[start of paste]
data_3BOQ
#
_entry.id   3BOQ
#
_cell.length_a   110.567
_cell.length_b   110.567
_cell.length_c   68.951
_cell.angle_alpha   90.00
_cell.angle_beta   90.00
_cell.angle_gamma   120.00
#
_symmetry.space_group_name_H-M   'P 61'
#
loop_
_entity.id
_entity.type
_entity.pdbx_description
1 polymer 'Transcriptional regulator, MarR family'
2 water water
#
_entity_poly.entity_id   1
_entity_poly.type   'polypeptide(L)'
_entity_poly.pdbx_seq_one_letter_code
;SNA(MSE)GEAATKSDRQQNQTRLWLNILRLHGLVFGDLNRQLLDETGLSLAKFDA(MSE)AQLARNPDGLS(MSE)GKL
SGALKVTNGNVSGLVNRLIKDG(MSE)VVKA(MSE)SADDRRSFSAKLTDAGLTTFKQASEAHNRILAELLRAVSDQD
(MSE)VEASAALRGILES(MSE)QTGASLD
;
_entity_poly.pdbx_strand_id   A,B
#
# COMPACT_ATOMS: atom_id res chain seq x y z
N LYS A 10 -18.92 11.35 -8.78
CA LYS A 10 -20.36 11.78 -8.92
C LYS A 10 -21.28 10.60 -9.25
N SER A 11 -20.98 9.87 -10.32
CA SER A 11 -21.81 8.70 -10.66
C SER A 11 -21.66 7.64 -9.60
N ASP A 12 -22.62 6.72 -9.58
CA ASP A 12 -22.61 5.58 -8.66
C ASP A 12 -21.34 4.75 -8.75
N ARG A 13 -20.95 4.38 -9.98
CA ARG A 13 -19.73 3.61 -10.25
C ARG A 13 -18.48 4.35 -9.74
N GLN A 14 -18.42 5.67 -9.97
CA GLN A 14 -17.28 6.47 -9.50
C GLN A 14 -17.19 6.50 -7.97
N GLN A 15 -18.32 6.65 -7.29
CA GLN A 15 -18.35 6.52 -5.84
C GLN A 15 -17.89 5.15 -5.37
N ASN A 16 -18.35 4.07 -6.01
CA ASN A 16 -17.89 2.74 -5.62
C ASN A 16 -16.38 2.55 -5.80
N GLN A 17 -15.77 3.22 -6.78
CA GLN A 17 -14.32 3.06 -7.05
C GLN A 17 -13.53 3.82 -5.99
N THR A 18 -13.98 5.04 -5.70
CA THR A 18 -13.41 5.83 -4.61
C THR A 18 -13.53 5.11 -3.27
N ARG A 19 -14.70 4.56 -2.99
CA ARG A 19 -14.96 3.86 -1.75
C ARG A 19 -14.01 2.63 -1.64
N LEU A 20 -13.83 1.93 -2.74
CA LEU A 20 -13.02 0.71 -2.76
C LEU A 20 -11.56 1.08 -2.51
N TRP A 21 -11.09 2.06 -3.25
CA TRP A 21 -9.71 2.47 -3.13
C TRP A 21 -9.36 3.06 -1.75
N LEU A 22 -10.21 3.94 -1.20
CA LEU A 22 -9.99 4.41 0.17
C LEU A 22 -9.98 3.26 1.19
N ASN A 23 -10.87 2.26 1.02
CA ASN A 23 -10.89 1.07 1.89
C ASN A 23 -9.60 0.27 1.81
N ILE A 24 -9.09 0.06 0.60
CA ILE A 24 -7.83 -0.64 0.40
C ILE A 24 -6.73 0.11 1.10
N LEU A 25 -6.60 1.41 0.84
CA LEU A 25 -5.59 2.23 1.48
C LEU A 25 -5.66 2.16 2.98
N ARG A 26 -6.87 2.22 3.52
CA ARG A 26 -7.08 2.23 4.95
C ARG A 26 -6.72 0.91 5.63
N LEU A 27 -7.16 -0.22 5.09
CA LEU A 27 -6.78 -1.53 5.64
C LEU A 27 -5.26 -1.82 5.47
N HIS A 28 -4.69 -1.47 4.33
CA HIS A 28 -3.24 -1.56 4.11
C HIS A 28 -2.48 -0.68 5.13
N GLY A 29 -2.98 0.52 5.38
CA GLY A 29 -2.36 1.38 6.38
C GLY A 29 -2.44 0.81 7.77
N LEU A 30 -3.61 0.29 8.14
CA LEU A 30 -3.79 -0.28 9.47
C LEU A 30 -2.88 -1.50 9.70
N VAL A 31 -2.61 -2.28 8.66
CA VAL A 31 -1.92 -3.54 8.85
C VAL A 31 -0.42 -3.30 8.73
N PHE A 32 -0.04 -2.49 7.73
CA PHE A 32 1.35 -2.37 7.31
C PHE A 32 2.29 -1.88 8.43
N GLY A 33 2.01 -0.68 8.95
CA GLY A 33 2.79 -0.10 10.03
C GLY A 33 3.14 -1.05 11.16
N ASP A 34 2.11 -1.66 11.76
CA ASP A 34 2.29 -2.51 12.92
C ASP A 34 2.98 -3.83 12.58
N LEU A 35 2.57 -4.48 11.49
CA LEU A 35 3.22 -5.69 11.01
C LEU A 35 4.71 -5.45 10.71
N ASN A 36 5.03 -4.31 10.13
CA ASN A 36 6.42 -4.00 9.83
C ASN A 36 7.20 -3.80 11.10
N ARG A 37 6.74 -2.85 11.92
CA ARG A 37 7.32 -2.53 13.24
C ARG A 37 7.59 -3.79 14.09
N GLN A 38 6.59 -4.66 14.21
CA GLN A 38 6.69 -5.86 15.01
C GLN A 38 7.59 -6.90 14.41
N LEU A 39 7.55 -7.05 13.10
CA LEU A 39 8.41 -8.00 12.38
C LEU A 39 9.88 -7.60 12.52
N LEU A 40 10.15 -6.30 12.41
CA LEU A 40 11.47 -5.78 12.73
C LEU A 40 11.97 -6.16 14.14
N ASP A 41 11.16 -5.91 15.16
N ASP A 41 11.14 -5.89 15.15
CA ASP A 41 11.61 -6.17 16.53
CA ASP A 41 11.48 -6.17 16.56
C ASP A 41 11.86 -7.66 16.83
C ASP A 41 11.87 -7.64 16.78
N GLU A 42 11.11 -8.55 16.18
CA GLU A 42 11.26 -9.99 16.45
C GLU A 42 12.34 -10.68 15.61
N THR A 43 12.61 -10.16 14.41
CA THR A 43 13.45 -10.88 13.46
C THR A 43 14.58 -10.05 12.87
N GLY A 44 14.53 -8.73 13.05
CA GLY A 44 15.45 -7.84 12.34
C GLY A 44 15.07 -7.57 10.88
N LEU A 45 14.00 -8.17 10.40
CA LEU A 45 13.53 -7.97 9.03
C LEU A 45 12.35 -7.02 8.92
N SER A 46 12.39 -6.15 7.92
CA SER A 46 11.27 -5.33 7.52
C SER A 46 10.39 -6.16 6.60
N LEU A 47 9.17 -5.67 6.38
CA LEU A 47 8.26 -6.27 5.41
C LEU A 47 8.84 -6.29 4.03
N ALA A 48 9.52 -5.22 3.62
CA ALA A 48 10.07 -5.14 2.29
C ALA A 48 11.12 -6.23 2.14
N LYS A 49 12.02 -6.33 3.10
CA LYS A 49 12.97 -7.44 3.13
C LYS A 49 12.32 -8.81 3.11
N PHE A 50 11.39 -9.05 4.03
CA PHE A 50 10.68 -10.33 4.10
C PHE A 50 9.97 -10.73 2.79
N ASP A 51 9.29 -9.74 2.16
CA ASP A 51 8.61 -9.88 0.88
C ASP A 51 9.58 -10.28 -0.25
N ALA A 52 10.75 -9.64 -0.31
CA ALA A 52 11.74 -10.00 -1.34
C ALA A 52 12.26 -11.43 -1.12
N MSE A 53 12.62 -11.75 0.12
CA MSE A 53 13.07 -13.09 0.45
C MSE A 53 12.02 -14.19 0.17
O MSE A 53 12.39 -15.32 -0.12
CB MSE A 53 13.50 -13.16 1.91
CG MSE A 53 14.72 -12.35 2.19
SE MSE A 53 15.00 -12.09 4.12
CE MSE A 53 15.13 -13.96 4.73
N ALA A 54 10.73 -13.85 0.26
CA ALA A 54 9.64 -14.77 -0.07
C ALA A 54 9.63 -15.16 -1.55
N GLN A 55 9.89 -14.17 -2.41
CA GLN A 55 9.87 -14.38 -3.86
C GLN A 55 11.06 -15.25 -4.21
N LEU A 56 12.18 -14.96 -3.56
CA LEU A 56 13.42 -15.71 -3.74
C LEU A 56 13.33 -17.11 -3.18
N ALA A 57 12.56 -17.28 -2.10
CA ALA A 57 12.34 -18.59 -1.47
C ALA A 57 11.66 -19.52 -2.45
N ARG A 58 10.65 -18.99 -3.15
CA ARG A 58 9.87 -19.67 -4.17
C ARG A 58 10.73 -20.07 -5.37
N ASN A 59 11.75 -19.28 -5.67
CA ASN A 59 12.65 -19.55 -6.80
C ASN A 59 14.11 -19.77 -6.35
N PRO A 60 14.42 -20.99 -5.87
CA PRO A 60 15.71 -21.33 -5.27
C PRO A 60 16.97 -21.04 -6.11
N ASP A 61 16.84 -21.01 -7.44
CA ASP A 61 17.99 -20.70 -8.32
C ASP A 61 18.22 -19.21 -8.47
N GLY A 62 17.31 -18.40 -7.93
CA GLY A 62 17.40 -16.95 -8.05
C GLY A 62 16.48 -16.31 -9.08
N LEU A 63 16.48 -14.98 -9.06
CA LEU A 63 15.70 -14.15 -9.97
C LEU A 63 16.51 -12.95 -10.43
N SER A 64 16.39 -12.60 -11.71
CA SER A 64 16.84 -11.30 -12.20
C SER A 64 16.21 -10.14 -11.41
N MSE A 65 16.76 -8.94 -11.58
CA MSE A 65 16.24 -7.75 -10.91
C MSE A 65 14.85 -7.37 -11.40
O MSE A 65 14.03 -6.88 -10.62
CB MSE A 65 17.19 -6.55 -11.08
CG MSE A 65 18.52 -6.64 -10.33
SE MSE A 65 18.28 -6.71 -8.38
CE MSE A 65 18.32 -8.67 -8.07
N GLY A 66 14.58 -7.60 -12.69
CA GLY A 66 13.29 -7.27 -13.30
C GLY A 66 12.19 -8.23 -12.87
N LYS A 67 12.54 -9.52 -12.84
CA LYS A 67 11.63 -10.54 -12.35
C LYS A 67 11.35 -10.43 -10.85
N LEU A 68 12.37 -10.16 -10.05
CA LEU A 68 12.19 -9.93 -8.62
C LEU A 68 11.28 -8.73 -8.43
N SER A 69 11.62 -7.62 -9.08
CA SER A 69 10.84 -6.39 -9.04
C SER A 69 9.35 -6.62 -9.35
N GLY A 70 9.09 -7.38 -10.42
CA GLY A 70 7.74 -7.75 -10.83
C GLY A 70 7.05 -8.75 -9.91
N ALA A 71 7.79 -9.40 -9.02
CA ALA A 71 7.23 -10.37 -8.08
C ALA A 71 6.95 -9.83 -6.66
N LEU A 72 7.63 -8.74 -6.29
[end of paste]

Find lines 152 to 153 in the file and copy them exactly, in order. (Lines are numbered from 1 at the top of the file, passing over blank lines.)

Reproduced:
CA LYS A 49 12.97 -7.44 3.13
C LYS A 49 12.32 -8.81 3.11